You’ve been thinking about writing for a living. Your current career isn’t doing it. Call it disillusionment or the need for adventure. Either way, you’re going to pursue a career in writing.
Like ninety-nine percent of all the other writers out there, you’ll probably have to answer to somebody, and that’s usually the person paying. Sometimes they run the company, other times they’re an editor tasked to oversee your work. And editors, like the bosses, come in all forms, shapes, and sizes.
They each have their own biases, upbringing, preferences, and pet peeves, adding just that tiny bit more of a challenge to your everyday obstacles. Still, you bite on your mouthpiece and you hop into the fray, and you end up learning quite a few things after being in the industry for close to a decade.
1. Not my tempo
Having an editor that hates every piece of your work is like bombing in stand-up comedy. It sucks and everybody cringes at the thought of going through it, but it’s a necessary evil that helps you grow into a better writer.
You recall the thousand-yard stare from the writer you’d replaced, and you suspect that you might be developing the same symptoms he’s had.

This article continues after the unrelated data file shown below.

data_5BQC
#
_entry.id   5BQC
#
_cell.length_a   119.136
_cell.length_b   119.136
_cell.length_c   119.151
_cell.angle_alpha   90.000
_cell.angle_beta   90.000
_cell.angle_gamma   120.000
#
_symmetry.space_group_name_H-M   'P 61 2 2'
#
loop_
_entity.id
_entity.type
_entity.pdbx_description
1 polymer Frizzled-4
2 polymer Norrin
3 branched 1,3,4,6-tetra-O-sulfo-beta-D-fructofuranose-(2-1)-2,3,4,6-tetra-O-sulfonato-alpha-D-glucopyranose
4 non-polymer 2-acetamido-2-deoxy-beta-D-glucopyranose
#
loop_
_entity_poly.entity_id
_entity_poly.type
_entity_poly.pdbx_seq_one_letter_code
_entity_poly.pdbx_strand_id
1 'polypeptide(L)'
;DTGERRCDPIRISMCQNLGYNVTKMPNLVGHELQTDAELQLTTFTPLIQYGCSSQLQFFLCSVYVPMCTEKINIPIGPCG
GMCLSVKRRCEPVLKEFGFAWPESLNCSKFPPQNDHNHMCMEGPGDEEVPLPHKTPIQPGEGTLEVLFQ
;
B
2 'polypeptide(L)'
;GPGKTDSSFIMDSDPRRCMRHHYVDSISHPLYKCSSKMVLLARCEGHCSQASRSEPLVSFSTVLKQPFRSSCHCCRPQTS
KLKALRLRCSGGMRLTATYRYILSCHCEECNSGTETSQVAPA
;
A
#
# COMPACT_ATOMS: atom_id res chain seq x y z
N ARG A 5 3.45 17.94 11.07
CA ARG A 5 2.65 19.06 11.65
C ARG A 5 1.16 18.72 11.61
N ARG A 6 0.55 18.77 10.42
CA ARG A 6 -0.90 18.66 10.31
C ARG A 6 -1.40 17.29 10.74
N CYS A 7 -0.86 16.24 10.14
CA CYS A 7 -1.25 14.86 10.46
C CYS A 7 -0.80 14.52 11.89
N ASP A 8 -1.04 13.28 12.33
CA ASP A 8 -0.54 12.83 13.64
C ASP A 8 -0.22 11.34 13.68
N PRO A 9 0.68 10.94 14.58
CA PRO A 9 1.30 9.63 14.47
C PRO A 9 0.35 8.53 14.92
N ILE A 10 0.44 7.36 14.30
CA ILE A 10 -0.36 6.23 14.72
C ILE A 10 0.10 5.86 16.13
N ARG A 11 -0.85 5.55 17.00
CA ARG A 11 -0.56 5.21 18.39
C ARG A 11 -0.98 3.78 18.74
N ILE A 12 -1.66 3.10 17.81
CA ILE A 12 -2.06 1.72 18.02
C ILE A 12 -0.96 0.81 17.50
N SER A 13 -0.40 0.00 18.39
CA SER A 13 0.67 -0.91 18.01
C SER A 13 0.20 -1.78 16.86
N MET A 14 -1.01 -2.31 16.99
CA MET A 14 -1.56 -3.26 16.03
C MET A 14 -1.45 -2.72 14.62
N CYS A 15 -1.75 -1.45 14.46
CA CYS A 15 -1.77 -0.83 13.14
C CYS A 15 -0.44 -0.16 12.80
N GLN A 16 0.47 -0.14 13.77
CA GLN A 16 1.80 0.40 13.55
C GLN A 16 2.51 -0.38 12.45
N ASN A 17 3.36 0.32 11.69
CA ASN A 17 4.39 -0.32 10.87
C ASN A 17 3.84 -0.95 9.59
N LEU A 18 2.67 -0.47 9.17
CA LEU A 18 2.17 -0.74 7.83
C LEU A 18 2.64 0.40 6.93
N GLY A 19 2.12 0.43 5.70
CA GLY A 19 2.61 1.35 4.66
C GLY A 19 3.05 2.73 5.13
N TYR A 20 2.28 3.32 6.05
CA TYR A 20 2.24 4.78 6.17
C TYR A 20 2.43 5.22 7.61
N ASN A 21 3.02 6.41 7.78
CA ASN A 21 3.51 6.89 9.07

This is the editor who’d call you into her office, give you a rundown on why your work sucked, yet not offer any meaningful feedback for your professional growth. “Your sentences are clunky,” she’d say. “Something’s just off with your work. And are you sure it’s ‘turf’ and not ‘grass’?”
She never has the same problem with Sandy though. Maybe it’s because they have lunch together. This one time you helped Sandy write a piece because she had too much on her plate, and it actually went to print without a single comment.
Then your editor found out that you wrote it so she sent you an email post-publication, highlighting all the clunky and off-sounding sentences that you’d immortalised in the magazine.
2. I love it
So you’re at a new place, one that you’d rightfully researched before joining, and it seems that all’s going well. A juxtaposition to your previous editor, this one totally loves your work and sees great things ahead of you.
Sometimes you cringe at the work you send in, but she won’t. Your past never truly goes away though, and every she summons you to her room, you think up a thousand excuses so you could allay her scorn.